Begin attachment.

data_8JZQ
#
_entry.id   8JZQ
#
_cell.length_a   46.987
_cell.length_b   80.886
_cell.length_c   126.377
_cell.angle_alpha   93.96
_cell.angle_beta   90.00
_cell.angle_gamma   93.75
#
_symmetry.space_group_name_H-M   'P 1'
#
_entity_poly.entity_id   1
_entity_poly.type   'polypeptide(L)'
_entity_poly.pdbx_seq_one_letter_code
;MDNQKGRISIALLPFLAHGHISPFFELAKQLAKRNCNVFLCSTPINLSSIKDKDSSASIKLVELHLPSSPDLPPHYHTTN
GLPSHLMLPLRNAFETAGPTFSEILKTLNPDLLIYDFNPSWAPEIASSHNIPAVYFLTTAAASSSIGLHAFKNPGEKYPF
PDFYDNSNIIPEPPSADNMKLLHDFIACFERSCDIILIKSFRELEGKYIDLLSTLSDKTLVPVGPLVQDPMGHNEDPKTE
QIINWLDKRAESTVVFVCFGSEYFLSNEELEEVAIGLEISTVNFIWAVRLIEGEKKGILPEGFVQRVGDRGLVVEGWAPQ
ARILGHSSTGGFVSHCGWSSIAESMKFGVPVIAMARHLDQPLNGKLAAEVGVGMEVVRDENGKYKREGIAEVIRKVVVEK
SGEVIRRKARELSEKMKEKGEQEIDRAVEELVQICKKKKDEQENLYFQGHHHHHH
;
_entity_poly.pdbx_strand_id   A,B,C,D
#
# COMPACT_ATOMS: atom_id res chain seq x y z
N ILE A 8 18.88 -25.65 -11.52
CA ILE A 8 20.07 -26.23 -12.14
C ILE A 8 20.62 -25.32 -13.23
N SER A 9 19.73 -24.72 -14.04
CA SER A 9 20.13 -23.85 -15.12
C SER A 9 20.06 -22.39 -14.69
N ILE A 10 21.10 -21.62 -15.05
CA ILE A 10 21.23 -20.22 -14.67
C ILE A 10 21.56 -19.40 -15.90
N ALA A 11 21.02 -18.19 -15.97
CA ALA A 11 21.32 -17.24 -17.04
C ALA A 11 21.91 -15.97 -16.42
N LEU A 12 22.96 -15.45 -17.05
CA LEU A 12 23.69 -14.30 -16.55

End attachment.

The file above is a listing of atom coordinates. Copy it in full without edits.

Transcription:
data_8JZQ
#
_entry.id   8JZQ
#
_cell.length_a   46.987
_cell.length_b   80.886
_cell.length_c   126.377
_cell.angle_alpha   93.96
_cell.angle_beta   90.00
_cell.angle_gamma   93.75
#
_symmetry.space_group_name_H-M   'P 1'
#
_entity_poly.entity_id   1
_entity_poly.type   'polypeptide(L)'
_entity_poly.pdbx_seq_one_letter_code
;MDNQKGRISIALLPFLAHGHISPFFELAKQLAKRNCNVFLCSTPINLSSIKDKDSSASIKLVELHLPSSPDLPPHYHTTN
GLPSHLMLPLRNAFETAGPTFSEILKTLNPDLLIYDFNPSWAPEIASSHNIPAVYFLTTAAASSSIGLHAFKNPGEKYPF
PDFYDNSNIIPEPPSADNMKLLHDFIACFERSCDIILIKSFRELEGKYIDLLSTLSDKTLVPVGPLVQDPMGHNEDPKTE
QIINWLDKRAESTVVFVCFGSEYFLSNEELEEVAIGLEISTVNFIWAVRLIEGEKKGILPEGFVQRVGDRGLVVEGWAPQ
ARILGHSSTGGFVSHCGWSSIAESMKFGVPVIAMARHLDQPLNGKLAAEVGVGMEVVRDENGKYKREGIAEVIRKVVVEK
SGEVIRRKARELSEKMKEKGEQEIDRAVEELVQICKKKKDEQENLYFQGHHHHHH
;
_entity_poly.pdbx_strand_id   A,B,C,D
#
# COMPACT_ATOMS: atom_id res chain seq x y z
N ILE A 8 18.88 -25.65 -11.52
CA ILE A 8 20.07 -26.23 -12.14
C ILE A 8 20.62 -25.32 -13.23
N SER A 9 19.73 -24.72 -14.04
CA SER A 9 20.13 -23.85 -15.12
C SER A 9 20.06 -22.39 -14.69
N ILE A 10 21.10 -21.62 -15.05
CA ILE A 10 21.23 -20.22 -14.67
C ILE A 10 21.56 -19.40 -15.90
N ALA A 11 21.02 -18.19 -15.97
CA ALA A 11 21.32 -17.24 -17.04
C ALA A 11 21.91 -15.97 -16.42
N LEU A 12 22.96 -15.45 -17.05
CA LEU A 12 23.69 -14.30 -16.55